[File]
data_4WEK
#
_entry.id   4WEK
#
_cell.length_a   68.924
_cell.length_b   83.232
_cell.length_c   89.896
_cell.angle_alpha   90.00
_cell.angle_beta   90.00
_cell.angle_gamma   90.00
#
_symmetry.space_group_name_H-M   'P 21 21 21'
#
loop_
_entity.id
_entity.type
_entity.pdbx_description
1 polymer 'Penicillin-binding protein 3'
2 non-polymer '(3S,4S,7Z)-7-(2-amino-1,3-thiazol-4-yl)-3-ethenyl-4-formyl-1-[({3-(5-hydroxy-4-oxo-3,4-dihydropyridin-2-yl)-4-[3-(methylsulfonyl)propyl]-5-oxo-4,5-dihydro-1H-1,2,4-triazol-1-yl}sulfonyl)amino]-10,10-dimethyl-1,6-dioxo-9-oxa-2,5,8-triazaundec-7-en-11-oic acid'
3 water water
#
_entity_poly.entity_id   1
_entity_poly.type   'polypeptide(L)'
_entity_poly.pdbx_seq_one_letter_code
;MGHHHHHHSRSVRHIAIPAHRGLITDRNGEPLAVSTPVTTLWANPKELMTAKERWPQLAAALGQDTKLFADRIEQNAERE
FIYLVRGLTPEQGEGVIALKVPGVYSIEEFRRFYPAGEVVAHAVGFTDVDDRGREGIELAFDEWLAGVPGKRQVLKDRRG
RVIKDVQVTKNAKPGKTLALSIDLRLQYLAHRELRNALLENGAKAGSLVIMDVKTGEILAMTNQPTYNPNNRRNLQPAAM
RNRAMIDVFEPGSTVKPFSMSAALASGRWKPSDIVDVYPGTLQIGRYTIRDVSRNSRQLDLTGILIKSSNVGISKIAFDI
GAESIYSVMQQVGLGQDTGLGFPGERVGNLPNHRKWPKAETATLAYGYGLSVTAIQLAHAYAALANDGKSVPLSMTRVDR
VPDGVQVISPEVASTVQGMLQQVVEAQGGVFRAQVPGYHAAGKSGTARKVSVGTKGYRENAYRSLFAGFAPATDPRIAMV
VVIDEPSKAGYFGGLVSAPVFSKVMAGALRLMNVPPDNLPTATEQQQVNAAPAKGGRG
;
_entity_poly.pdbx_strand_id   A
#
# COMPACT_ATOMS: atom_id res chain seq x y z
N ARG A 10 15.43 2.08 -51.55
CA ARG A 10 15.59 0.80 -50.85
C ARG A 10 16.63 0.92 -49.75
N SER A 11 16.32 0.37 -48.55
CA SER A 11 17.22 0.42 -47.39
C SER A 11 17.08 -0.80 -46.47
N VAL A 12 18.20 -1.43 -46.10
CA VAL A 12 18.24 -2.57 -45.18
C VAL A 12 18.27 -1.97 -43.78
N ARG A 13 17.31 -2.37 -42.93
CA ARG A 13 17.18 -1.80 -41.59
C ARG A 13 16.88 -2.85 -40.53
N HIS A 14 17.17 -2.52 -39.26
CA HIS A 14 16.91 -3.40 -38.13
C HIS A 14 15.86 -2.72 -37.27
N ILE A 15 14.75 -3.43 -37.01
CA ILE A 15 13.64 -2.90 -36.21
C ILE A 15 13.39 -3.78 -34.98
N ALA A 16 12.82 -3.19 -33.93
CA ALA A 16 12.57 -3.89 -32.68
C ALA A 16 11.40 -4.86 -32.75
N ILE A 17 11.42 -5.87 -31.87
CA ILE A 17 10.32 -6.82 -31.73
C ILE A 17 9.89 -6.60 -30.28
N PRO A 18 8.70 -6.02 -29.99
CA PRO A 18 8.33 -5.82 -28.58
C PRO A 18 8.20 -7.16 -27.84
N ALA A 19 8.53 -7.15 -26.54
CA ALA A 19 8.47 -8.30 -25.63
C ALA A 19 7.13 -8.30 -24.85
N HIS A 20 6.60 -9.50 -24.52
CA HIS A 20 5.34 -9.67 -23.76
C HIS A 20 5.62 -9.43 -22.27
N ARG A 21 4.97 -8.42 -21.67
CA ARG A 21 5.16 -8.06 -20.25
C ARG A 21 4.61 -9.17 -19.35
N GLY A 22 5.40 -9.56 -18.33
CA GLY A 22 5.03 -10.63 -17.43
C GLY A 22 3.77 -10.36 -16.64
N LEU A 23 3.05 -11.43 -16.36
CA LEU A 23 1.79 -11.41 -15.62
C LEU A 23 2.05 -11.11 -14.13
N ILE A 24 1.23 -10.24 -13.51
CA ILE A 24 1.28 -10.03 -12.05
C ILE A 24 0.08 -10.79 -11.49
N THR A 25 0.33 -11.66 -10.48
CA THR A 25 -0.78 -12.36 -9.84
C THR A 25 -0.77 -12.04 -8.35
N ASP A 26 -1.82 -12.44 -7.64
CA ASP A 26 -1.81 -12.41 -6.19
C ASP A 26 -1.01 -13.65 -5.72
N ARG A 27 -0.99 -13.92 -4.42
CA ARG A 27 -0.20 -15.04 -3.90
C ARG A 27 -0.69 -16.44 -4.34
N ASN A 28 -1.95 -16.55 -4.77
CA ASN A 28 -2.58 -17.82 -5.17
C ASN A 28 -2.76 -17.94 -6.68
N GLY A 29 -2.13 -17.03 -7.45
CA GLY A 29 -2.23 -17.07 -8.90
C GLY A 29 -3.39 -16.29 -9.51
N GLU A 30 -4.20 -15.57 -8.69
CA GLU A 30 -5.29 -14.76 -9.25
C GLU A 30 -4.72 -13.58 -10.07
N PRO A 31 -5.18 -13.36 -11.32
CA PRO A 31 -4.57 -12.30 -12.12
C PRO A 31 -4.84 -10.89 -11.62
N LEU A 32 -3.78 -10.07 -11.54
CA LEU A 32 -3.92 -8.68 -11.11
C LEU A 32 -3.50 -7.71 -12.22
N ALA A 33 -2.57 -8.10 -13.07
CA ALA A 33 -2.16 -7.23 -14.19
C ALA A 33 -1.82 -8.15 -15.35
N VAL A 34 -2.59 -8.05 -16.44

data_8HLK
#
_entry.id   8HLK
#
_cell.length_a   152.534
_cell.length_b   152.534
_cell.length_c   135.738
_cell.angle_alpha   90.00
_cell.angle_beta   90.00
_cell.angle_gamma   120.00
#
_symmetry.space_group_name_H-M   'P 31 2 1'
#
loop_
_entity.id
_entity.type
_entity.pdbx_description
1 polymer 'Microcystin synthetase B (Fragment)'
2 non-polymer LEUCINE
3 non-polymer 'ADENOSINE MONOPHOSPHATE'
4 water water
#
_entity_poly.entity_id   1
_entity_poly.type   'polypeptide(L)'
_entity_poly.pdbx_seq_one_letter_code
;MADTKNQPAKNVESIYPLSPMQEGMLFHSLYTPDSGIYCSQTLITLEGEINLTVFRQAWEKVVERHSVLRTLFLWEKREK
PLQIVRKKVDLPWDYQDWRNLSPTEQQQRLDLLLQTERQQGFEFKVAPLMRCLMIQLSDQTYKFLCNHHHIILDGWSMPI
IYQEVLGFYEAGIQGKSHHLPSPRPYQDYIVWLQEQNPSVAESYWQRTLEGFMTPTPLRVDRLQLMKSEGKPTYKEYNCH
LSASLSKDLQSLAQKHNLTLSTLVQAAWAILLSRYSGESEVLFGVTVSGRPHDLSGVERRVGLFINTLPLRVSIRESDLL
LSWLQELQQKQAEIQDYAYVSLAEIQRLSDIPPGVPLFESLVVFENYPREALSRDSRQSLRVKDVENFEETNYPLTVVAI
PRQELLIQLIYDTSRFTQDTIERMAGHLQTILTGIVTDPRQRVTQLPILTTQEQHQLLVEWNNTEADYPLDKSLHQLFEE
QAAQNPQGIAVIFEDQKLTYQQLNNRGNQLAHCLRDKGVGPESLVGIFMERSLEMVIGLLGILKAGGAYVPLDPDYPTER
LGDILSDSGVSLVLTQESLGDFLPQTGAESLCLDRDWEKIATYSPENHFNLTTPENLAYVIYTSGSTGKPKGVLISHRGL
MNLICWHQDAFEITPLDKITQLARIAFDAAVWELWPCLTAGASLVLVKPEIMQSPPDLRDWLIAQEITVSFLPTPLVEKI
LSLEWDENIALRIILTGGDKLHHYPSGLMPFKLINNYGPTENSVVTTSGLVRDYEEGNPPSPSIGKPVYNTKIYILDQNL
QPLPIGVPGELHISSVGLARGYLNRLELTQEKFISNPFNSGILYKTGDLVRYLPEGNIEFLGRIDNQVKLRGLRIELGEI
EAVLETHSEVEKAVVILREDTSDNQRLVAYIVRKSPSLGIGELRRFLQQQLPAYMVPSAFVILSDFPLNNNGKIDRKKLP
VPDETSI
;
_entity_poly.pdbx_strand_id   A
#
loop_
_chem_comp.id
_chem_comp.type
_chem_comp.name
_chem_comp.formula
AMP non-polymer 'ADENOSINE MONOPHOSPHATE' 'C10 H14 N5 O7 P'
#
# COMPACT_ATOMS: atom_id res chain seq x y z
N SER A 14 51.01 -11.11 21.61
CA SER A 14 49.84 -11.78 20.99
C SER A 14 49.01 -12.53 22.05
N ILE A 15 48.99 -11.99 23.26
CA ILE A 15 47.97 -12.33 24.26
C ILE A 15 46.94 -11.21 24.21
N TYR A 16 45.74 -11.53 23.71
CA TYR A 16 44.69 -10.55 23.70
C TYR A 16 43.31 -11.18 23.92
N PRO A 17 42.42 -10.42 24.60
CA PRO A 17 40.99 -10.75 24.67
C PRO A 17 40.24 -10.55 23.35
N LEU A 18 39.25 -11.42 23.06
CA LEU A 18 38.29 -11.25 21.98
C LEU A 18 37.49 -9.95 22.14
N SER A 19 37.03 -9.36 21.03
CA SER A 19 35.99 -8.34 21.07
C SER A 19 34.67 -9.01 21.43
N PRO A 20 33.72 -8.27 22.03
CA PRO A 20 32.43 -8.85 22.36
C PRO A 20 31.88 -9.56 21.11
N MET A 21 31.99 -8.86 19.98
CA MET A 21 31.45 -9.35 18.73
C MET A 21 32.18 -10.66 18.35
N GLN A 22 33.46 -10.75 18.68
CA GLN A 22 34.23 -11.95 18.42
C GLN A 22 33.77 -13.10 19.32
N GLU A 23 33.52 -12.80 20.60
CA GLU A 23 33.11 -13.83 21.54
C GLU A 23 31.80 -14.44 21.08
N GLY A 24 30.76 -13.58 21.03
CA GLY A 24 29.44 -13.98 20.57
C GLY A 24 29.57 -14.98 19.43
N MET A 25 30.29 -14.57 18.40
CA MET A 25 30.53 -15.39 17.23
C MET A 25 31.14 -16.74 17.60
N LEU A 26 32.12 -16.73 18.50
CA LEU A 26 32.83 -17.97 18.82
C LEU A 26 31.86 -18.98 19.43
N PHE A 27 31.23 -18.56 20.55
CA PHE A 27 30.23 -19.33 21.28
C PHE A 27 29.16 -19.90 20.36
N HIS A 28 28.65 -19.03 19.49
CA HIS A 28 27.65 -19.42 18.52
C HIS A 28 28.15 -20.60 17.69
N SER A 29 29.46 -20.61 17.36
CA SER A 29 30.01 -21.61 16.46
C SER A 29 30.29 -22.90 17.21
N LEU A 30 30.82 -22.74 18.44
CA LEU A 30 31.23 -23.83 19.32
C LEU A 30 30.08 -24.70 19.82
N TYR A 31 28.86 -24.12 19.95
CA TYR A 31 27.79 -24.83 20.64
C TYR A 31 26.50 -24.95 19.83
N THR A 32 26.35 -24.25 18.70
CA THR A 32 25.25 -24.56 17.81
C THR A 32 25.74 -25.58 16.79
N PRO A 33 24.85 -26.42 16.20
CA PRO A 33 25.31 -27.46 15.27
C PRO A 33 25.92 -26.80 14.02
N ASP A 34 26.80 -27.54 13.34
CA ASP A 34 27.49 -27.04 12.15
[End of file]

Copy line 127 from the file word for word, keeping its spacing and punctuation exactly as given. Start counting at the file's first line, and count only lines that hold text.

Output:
2 non-polymer LEUCINE